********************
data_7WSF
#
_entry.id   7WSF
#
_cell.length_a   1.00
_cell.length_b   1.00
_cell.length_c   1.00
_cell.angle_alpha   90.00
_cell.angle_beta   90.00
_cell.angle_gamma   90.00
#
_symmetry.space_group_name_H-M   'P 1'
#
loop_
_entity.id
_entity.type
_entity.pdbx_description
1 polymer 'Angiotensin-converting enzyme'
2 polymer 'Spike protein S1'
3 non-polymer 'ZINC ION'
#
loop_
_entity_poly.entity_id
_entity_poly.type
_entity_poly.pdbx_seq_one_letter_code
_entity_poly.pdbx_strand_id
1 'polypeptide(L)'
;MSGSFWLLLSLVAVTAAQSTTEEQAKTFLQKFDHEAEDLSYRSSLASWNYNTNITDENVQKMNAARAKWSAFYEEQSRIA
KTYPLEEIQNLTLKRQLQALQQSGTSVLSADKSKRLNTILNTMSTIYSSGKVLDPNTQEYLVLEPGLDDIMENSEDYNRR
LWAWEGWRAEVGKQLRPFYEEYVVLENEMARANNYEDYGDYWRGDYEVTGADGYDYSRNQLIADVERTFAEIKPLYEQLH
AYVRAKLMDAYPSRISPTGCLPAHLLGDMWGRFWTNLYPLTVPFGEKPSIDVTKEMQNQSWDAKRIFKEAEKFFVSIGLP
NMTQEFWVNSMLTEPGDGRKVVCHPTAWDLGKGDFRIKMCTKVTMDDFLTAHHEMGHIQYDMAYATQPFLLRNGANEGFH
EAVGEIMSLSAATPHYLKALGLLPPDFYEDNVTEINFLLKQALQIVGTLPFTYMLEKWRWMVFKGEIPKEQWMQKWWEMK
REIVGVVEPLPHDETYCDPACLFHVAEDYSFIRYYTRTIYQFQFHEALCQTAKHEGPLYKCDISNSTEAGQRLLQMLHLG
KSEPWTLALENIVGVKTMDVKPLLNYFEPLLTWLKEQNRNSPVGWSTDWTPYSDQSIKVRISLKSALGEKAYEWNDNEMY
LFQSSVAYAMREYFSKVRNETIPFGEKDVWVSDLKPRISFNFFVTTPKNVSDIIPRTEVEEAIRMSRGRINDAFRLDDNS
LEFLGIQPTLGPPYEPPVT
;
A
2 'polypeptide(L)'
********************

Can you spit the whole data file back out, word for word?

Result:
data_7WSF
#
_entry.id   7WSF
#
_cell.length_a   1.00
_cell.length_b   1.00
_cell.length_c   1.00
_cell.angle_alpha   90.00
_cell.angle_beta   90.00
_cell.angle_gamma   90.00
#
_symmetry.space_group_name_H-M   'P 1'
#
loop_
_entity.id
_entity.type
_entity.pdbx_description
1 polymer 'Angiotensin-converting enzyme'
2 polymer 'Spike protein S1'
3 non-polymer 'ZINC ION'
#
loop_
_entity_poly.entity_id
_entity_poly.type
_entity_poly.pdbx_seq_one_letter_code
_entity_poly.pdbx_strand_id
1 'polypeptide(L)'
;MSGSFWLLLSLVAVTAAQSTTEEQAKTFLQKFDHEAEDLSYRSSLASWNYNTNITDENVQKMNAARAKWSAFYEEQSRIA
KTYPLEEIQNLTLKRQLQALQQSGTSVLSADKSKRLNTILNTMSTIYSSGKVLDPNTQEYLVLEPGLDDIMENSEDYNRR
LWAWEGWRAEVGKQLRPFYEEYVVLENEMARANNYEDYGDYWRGDYEVTGADGYDYSRNQLIADVERTFAEIKPLYEQLH
AYVRAKLMDAYPSRISPTGCLPAHLLGDMWGRFWTNLYPLTVPFGEKPSIDVTKEMQNQSWDAKRIFKEAEKFFVSIGLP
NMTQEFWVNSMLTEPGDGRKVVCHPTAWDLGKGDFRIKMCTKVTMDDFLTAHHEMGHIQYDMAYATQPFLLRNGANEGFH
EAVGEIMSLSAATPHYLKALGLLPPDFYEDNVTEINFLLKQALQIVGTLPFTYMLEKWRWMVFKGEIPKEQWMQKWWEMK
REIVGVVEPLPHDETYCDPACLFHVAEDYSFIRYYTRTIYQFQFHEALCQTAKHEGPLYKCDISNSTEAGQRLLQMLHLG
KSEPWTLALENIVGVKTMDVKPLLNYFEPLLTWLKEQNRNSPVGWSTDWTPYSDQSIKVRISLKSALGEKAYEWNDNEMY
LFQSSVAYAMREYFSKVRNETIPFGEKDVWVSDLKPRISFNFFVTTPKNVSDIIPRTEVEEAIRMSRGRINDAFRLDDNS
LEFLGIQPTLGPPYEPPVT
;
A
2 'polypeptide(L)'